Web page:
Last fall, for RallyEngine, I commissioned market research company Ipsos to survey large (100+ people) downtown Calgary organizations to find out how prepared for and communicated during the massive flooding in May 2013. One of the insights we gleaned from that study’s report was that many companies relied more on ad hoc reactions than on their prepared Emergency Response Plans. This was interesting and it got me curious about an arena of comedy that I’ve always enjoyed but never looked at seriously: improv.
There just so happens to be an improv theatre and school – Montreal Improv – a few blocks from where I live, so I gathered to courage to enroll – with the hopes of learning a few things about the craft of improvisation (in addition to meeting some new people, stretching my skills, and having some good fun). In eight months I’ve taken four 4-7 week sessions, progressing through three introductory levels. As a generally quiet introvert with no drama experience and an admittedly slow wit when it comes to jokes, it’s been very challenging. And very, very fun!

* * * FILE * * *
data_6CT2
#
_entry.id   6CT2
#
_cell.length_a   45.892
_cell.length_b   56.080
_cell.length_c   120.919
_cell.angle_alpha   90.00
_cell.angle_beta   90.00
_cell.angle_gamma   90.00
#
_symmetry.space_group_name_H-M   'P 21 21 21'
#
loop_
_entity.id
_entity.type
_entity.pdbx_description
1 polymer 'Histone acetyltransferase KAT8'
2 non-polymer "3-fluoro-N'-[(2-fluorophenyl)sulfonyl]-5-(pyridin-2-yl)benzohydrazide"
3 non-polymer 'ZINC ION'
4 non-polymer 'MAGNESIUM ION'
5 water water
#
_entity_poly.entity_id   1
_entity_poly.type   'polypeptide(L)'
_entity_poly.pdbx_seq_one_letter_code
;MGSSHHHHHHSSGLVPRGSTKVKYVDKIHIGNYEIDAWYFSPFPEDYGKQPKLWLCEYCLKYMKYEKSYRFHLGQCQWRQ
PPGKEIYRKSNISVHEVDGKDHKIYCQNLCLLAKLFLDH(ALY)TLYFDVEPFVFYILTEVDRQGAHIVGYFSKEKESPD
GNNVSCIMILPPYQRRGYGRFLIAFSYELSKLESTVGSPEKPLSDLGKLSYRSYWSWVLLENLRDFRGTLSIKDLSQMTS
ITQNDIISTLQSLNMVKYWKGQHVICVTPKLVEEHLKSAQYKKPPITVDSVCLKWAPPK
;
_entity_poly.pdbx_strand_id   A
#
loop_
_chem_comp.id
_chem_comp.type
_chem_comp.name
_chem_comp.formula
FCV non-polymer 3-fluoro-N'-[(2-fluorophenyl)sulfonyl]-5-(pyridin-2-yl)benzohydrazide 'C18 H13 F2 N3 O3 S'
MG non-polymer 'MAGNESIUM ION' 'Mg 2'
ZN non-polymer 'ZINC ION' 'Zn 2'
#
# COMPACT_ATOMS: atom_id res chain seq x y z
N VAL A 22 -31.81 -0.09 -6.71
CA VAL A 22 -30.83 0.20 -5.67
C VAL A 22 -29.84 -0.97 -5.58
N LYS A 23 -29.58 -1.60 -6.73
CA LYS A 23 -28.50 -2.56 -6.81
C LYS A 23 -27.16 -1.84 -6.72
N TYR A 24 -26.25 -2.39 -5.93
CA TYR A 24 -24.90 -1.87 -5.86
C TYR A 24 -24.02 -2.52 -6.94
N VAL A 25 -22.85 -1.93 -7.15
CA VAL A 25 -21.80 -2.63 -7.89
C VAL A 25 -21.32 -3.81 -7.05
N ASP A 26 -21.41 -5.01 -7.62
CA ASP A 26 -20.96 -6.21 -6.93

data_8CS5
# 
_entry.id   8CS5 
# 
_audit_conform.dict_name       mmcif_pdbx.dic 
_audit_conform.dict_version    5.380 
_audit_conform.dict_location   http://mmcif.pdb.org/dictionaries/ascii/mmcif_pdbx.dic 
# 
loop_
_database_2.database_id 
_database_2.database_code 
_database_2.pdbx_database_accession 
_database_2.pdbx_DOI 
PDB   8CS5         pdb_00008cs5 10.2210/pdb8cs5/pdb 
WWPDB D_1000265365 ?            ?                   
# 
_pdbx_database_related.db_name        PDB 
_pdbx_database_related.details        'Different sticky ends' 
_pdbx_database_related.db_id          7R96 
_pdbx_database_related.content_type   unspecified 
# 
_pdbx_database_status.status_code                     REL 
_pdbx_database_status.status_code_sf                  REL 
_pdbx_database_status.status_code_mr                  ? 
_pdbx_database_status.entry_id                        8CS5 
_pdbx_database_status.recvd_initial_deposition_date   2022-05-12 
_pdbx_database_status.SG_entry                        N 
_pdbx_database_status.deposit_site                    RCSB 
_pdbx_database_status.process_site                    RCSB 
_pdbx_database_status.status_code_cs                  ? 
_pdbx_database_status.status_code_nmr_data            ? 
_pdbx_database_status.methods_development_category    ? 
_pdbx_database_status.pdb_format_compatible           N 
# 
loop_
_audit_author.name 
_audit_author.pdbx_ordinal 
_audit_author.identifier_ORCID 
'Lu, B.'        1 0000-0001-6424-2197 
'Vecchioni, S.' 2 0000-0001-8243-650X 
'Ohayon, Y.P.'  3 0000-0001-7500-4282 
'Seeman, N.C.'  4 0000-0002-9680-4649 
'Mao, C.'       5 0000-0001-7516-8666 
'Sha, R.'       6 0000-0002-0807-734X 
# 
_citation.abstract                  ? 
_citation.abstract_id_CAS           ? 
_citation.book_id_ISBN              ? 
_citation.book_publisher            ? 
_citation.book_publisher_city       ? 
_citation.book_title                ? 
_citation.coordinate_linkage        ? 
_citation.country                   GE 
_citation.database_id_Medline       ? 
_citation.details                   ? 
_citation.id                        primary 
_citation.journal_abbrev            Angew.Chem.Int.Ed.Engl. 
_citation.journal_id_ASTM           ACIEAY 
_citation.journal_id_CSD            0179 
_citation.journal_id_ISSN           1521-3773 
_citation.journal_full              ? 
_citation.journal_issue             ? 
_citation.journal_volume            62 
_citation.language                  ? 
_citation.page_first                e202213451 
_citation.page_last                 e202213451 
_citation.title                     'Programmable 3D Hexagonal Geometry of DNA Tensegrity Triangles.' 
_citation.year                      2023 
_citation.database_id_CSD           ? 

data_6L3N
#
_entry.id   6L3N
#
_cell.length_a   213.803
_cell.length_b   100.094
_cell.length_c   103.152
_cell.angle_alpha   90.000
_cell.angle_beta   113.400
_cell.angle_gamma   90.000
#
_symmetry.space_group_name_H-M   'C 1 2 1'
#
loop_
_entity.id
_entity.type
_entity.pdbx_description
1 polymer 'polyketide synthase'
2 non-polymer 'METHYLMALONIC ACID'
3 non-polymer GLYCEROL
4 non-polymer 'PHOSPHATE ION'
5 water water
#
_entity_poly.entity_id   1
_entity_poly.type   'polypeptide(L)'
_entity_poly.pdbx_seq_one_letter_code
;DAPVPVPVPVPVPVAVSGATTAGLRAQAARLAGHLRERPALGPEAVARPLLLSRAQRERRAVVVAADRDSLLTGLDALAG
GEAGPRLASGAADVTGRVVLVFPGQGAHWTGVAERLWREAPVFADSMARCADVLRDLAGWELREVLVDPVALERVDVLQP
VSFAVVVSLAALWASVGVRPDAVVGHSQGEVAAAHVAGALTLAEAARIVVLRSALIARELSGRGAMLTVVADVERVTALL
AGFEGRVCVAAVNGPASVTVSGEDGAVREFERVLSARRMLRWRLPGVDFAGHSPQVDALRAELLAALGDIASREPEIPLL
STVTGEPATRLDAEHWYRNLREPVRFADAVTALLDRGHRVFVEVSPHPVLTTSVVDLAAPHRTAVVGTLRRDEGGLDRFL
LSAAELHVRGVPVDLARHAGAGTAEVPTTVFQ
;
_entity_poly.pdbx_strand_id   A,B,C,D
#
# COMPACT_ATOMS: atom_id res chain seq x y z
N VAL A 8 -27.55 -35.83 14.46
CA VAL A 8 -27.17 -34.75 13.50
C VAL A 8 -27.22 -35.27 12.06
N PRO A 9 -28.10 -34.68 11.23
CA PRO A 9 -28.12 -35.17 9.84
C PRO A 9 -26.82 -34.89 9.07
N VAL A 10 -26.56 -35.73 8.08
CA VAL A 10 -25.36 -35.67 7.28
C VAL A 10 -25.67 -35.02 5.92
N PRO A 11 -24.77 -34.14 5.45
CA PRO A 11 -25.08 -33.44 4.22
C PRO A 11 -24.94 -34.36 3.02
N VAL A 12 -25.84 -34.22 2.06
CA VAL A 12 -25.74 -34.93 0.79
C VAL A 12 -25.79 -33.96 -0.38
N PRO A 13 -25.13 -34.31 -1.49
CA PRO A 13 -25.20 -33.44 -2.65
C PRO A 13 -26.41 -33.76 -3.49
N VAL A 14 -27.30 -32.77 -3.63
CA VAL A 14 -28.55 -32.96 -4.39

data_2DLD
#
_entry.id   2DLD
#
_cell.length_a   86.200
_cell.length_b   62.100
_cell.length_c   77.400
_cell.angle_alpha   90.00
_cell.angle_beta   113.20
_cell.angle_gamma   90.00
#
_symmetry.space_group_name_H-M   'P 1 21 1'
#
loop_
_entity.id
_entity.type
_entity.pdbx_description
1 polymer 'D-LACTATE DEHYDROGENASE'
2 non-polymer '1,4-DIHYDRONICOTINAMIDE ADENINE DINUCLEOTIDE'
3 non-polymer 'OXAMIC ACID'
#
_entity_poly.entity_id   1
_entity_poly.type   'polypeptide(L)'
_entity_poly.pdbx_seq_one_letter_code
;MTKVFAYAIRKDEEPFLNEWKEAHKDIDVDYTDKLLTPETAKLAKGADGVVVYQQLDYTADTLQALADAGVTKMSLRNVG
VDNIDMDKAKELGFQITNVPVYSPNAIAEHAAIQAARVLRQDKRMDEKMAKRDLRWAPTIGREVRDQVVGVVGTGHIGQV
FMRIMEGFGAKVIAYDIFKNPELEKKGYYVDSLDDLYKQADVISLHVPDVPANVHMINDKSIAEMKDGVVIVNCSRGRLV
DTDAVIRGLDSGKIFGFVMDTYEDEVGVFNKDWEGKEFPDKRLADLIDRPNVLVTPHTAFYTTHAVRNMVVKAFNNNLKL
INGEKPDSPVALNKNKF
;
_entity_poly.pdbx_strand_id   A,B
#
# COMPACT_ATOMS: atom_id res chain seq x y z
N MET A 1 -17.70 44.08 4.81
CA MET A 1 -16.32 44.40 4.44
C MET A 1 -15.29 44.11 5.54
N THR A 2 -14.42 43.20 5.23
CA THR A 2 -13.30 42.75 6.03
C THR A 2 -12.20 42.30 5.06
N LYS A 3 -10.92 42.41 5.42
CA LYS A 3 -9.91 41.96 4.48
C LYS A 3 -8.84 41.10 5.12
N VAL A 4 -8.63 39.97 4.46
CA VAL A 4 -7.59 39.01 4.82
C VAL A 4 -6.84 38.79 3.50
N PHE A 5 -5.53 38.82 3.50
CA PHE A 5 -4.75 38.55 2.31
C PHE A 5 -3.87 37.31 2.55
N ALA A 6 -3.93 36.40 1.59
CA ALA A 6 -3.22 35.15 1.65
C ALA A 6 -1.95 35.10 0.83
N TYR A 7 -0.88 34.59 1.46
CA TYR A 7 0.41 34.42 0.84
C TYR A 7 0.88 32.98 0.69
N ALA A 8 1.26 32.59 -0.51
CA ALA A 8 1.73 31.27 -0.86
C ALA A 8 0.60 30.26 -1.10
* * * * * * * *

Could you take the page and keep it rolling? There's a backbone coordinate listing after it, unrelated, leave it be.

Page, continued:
Indeed, I confirmed that improv can offer some incredibly useful lessons to real world situations – like the disaster management and business continuity realm that we were immersed in with RallyEngine. And around the same time we were also seeing how ideas and approaches familiar to startups like us could be of value to “establishment” organizations in law enforcement and public safety; groups that aren’t typically exposed to more nimble tactics. There’s a lot to this, I thought, and I used a speaking opportunity in May to flesh out the idea a little more.
What follows is a modified version of the first half of a deck – Herding Cats, Finding Kids, and Rallying Dispersed Teams in a Crisis – presented to an audience at the CPRS Ascend Summit on May 27, 2014 in beautiful Banff. This part on improv principles led quite smoothly into the second half (not included here), an overview by MCSC’s spitfire Executive Director Amanda Pick of their blossoming Search Program. It was well received.
More on this thesis to come later.